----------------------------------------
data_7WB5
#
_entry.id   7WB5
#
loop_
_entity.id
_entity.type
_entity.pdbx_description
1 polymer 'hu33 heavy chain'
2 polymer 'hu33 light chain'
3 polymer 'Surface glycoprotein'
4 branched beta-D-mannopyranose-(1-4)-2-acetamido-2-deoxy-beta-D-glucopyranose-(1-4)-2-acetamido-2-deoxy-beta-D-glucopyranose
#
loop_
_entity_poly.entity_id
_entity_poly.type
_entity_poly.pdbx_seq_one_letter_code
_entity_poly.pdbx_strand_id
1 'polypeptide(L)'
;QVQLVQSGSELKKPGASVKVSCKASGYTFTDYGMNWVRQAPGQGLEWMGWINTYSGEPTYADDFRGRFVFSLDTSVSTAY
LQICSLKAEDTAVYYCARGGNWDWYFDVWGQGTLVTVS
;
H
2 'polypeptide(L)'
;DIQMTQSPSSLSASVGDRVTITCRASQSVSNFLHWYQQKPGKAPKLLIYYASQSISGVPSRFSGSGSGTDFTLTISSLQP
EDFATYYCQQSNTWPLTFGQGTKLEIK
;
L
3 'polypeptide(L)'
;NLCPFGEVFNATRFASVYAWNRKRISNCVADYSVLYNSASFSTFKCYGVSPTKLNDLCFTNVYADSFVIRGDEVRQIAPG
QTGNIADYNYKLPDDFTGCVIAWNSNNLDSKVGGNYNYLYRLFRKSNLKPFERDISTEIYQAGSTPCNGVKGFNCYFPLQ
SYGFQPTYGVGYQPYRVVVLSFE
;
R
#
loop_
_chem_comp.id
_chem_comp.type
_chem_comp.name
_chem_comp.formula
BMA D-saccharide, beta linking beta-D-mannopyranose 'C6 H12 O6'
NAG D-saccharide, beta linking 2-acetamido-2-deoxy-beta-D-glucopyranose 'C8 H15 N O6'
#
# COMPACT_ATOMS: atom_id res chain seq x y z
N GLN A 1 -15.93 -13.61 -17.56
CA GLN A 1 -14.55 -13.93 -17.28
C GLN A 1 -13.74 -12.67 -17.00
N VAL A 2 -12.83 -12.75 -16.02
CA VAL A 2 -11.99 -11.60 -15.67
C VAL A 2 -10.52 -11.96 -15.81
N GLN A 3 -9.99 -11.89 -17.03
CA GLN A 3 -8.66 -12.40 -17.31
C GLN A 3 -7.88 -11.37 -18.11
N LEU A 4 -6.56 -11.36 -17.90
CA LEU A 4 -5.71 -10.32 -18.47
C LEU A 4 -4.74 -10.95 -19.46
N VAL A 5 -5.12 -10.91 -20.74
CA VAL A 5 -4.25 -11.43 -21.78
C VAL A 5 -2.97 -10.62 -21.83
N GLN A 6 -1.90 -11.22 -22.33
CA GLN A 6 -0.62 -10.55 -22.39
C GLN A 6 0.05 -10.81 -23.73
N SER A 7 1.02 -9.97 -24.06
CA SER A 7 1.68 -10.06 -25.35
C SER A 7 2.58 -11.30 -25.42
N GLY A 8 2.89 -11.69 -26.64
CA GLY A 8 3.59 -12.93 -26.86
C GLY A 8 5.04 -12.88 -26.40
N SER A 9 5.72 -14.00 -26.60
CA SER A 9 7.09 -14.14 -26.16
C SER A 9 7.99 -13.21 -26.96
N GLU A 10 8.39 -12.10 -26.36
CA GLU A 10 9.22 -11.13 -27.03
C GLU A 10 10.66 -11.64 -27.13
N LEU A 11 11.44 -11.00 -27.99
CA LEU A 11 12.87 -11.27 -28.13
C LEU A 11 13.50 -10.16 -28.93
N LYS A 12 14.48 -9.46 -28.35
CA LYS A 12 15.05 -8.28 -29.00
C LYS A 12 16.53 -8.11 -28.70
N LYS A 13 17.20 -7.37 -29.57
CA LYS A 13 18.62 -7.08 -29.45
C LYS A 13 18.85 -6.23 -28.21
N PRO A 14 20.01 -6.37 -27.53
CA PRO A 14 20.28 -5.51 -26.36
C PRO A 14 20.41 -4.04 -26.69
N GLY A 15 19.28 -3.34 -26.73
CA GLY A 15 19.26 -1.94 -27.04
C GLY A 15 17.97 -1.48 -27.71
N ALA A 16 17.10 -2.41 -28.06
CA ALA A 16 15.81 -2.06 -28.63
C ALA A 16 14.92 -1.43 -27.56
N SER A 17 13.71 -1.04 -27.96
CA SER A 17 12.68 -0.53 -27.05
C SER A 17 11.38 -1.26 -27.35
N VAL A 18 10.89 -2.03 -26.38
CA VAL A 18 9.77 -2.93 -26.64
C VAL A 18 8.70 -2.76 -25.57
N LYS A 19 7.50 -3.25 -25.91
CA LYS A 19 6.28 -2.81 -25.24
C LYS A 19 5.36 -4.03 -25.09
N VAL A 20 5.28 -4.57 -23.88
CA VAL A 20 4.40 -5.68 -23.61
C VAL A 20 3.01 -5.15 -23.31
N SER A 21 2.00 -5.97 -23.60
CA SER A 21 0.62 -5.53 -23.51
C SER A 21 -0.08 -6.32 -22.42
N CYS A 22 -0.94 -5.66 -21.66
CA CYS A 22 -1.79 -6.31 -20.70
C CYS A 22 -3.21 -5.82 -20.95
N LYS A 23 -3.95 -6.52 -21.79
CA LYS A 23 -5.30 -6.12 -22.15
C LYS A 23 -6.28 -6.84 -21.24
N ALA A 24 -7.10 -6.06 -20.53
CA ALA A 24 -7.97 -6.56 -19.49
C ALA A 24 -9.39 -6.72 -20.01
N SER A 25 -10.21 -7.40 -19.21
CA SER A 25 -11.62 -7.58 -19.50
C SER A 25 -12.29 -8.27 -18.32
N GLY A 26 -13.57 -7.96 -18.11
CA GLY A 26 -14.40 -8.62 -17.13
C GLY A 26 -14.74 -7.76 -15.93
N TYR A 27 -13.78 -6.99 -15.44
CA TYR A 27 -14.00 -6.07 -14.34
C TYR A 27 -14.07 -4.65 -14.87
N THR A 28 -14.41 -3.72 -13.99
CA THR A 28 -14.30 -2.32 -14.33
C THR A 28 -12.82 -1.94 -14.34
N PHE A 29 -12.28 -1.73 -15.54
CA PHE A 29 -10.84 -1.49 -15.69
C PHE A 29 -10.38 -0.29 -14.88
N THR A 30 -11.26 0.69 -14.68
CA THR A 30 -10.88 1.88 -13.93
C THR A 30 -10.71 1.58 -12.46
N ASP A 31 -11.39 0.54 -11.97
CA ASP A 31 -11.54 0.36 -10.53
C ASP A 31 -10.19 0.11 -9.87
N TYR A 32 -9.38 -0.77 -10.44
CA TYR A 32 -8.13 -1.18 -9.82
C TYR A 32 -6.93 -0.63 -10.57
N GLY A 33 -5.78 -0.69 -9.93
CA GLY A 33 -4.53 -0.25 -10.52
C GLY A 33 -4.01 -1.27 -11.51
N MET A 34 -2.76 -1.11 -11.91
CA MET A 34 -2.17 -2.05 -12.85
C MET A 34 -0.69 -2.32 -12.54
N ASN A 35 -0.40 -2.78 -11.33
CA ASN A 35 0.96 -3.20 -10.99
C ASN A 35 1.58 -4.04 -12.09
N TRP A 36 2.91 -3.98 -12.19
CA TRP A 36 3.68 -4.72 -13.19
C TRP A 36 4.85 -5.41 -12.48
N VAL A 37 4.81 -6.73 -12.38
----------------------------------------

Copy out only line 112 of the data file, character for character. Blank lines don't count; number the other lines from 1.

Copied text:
CA LYS A 23 -5.30 -6.12 -22.15